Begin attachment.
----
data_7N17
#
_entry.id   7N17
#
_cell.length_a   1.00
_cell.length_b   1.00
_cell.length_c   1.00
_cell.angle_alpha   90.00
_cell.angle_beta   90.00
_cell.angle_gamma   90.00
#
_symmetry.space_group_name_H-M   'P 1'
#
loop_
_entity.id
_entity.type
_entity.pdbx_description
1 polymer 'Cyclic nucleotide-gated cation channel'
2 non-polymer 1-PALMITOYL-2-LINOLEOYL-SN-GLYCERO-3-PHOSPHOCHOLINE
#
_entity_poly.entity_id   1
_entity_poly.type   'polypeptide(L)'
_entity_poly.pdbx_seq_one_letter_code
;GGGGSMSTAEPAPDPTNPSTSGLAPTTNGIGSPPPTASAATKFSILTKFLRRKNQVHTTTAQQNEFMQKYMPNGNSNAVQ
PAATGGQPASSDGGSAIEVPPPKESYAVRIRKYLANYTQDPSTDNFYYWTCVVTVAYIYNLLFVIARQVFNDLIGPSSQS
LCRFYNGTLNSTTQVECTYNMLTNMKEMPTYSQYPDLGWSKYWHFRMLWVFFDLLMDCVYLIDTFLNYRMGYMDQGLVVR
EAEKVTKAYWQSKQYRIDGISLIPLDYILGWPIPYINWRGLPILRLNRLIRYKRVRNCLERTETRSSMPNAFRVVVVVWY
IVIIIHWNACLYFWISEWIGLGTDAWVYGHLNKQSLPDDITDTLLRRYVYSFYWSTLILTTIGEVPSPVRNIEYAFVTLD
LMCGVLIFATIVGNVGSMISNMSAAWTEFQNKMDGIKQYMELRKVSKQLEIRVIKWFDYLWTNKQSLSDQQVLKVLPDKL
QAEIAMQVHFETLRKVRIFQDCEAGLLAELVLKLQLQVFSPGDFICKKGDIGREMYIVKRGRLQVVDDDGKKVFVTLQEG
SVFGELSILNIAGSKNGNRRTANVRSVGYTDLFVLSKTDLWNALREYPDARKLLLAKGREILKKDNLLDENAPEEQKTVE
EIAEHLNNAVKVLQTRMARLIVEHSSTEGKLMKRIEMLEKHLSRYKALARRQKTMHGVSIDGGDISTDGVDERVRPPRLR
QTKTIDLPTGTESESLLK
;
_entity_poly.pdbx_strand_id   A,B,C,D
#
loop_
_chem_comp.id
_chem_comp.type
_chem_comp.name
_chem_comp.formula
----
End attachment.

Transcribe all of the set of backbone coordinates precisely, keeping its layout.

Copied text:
data_7N17
#
_entry.id   7N17
#
_cell.length_a   1.00
_cell.length_b   1.00
_cell.length_c   1.00
_cell.angle_alpha   90.00
_cell.angle_beta   90.00
_cell.angle_gamma   90.00
#
_symmetry.space_group_name_H-M   'P 1'
#
loop_
_entity.id
_entity.type
_entity.pdbx_description
1 polymer 'Cyclic nucleotide-gated cation channel'
2 non-polymer 1-PALMITOYL-2-LINOLEOYL-SN-GLYCERO-3-PHOSPHOCHOLINE
#
_entity_poly.entity_id   1
_entity_poly.type   'polypeptide(L)'
_entity_poly.pdbx_seq_one_letter_code
;GGGGSMSTAEPAPDPTNPSTSGLAPTTNGIGSPPPTASAATKFSILTKFLRRKNQVHTTTAQQNEFMQKYMPNGNSNAVQ
PAATGGQPASSDGGSAIEVPPPKESYAVRIRKYLANYTQDPSTDNFYYWTCVVTVAYIYNLLFVIARQVFNDLIGPSSQS
LCRFYNGTLNSTTQVECTYNMLTNMKEMPTYSQYPDLGWSKYWHFRMLWVFFDLLMDCVYLIDTFLNYRMGYMDQGLVVR
EAEKVTKAYWQSKQYRIDGISLIPLDYILGWPIPYINWRGLPILRLNRLIRYKRVRNCLERTETRSSMPNAFRVVVVVWY
IVIIIHWNACLYFWISEWIGLGTDAWVYGHLNKQSLPDDITDTLLRRYVYSFYWSTLILTTIGEVPSPVRNIEYAFVTLD
LMCGVLIFATIVGNVGSMISNMSAAWTEFQNKMDGIKQYMELRKVSKQLEIRVIKWFDYLWTNKQSLSDQQVLKVLPDKL
QAEIAMQVHFETLRKVRIFQDCEAGLLAELVLKLQLQVFSPGDFICKKGDIGREMYIVKRGRLQVVDDDGKKVFVTLQEG
SVFGELSILNIAGSKNGNRRTANVRSVGYTDLFVLSKTDLWNALREYPDARKLLLAKGREILKKDNLLDENAPEEQKTVE
EIAEHLNNAVKVLQTRMARLIVEHSSTEGKLMKRIEMLEKHLSRYKALARRQKTMHGVSIDGGDISTDGVDERVRPPRLR
QTKTIDLPTGTESESLLK
;
_entity_poly.pdbx_strand_id   A,B,C,D
#
loop_
_chem_comp.id
_chem_comp.type
_chem_comp.name
_chem_comp.formula